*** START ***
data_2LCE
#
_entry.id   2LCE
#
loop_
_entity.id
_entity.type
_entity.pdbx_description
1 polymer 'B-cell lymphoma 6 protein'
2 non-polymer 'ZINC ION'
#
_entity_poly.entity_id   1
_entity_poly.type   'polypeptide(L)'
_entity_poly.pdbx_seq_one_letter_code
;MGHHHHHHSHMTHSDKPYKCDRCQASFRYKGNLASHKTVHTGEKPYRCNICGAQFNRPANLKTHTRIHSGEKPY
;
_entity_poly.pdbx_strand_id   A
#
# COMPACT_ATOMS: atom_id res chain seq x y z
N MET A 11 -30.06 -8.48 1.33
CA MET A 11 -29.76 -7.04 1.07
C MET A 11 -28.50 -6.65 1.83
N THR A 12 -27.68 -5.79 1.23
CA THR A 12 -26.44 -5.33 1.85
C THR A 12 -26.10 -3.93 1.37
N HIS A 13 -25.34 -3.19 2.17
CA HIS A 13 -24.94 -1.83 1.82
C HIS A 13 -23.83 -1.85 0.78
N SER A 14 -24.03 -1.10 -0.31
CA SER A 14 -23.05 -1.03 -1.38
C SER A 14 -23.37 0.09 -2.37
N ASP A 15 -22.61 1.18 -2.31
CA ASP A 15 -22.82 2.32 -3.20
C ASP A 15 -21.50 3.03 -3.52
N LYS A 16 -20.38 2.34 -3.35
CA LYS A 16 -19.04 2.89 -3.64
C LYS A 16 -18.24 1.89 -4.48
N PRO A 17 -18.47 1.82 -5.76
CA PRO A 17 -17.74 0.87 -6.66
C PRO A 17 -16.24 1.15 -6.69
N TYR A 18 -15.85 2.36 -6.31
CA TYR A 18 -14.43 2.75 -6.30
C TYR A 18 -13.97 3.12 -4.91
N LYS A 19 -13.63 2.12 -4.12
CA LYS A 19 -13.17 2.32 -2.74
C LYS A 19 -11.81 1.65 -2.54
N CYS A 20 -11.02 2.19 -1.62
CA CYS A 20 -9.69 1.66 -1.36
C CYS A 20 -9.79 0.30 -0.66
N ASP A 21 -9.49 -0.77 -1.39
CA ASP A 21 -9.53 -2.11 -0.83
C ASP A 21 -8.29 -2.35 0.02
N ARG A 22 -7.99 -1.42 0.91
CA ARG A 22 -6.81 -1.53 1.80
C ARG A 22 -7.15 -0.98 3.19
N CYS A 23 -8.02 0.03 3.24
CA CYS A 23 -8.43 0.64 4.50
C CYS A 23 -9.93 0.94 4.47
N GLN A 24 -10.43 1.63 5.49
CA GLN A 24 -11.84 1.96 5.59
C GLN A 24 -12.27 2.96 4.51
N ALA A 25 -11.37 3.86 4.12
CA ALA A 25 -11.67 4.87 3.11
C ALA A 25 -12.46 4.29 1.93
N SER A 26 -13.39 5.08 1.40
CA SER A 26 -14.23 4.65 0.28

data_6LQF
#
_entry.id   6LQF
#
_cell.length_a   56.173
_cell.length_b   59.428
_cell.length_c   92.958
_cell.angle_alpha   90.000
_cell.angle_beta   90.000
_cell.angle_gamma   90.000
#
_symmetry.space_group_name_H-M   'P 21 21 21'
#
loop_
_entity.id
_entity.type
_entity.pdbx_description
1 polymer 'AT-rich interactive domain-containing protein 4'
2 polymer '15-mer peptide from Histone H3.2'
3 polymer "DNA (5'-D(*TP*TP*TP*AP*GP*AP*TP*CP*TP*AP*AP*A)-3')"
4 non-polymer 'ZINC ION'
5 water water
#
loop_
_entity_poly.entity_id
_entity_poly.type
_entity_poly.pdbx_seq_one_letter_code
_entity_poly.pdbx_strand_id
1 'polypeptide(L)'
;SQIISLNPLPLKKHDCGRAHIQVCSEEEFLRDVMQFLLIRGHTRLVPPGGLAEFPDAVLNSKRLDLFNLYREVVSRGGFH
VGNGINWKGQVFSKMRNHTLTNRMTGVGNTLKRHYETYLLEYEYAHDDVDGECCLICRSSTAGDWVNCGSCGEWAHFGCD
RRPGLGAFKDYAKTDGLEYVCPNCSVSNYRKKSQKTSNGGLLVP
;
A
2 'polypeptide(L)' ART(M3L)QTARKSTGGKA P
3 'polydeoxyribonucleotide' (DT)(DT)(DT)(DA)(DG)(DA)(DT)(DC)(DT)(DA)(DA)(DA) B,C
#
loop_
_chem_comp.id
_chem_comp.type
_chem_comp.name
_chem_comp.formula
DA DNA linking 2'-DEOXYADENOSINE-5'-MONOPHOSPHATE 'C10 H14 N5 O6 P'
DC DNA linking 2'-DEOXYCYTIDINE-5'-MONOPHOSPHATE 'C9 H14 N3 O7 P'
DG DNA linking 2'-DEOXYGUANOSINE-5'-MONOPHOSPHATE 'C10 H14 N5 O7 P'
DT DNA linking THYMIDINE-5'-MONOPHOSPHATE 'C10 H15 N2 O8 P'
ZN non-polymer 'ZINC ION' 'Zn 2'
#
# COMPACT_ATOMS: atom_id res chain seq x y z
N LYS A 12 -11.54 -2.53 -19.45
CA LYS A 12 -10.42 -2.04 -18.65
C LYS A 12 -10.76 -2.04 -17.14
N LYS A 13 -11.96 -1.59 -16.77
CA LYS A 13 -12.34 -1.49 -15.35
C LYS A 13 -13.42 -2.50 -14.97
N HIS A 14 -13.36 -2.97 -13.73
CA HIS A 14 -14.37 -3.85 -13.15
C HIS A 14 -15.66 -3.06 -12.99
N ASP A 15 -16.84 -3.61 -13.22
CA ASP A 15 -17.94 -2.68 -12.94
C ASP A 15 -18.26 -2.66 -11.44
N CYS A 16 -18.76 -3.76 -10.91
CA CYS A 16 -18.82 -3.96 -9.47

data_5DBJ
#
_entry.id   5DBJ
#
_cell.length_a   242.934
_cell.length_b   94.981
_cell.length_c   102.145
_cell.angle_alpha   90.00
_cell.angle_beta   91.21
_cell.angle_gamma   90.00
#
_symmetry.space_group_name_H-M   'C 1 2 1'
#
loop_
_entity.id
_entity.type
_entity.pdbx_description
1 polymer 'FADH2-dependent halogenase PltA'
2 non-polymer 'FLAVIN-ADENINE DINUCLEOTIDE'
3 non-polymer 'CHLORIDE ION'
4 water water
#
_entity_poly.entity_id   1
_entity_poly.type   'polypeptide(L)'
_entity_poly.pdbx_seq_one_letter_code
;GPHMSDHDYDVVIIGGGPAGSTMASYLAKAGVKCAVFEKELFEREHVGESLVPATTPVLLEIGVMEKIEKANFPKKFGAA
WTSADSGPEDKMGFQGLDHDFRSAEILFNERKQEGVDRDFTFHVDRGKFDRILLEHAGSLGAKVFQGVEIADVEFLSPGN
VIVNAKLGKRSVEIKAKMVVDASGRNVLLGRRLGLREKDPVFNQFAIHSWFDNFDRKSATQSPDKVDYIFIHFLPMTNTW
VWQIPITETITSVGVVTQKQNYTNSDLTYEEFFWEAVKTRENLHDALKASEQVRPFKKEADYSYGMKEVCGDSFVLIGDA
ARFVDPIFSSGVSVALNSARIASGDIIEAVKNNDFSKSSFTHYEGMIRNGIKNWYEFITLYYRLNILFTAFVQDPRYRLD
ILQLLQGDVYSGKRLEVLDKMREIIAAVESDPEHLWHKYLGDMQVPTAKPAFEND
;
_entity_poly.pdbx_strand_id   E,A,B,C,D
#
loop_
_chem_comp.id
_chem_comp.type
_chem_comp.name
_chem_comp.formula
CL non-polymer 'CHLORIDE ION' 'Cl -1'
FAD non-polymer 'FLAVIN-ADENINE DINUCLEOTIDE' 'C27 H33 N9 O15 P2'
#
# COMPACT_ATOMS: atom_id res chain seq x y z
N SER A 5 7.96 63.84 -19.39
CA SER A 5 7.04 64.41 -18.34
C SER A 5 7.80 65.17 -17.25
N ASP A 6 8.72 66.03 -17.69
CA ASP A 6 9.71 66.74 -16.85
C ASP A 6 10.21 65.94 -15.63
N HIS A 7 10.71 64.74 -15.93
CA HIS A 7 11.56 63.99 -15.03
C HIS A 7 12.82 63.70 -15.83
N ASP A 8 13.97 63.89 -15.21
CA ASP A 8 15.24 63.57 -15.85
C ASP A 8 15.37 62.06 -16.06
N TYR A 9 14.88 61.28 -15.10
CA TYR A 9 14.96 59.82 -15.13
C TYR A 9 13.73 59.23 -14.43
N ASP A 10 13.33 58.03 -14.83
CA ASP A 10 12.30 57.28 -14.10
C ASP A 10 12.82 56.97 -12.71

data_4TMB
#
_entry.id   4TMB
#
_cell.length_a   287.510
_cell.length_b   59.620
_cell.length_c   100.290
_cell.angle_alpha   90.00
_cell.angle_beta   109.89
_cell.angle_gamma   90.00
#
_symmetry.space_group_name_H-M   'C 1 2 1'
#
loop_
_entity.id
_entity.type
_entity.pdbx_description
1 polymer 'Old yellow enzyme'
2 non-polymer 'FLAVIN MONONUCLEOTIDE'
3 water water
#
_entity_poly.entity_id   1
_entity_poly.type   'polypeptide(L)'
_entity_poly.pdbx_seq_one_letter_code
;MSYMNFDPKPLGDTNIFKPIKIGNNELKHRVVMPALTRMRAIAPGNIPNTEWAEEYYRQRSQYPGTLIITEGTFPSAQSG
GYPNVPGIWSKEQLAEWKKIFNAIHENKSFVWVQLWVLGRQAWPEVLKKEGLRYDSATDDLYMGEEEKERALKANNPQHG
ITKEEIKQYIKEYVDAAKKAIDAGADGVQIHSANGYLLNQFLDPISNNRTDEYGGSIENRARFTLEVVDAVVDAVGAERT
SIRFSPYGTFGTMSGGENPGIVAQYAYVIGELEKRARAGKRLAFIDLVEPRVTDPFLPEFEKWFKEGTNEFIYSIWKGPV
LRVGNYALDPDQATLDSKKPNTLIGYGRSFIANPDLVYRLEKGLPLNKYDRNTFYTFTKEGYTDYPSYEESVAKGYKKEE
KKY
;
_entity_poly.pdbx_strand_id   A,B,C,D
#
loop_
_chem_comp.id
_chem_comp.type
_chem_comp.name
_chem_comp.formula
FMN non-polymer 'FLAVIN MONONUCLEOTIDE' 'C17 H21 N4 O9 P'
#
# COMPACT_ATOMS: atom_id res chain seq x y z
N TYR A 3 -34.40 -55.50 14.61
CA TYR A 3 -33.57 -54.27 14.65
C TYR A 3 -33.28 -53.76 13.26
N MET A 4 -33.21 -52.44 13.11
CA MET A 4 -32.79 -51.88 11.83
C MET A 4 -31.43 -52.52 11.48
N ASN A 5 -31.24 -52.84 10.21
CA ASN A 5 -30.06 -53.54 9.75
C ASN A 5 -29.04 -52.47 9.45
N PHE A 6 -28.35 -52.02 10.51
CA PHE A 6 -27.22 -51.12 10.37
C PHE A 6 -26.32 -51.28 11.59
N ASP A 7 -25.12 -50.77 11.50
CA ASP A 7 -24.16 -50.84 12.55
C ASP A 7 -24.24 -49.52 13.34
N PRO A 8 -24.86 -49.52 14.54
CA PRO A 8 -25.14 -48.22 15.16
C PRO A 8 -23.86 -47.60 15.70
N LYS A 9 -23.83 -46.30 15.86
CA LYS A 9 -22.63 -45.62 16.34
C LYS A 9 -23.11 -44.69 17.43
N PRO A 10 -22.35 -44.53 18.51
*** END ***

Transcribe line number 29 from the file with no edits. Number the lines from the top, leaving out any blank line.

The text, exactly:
N SER A 14 -24.03 -1.10 -0.31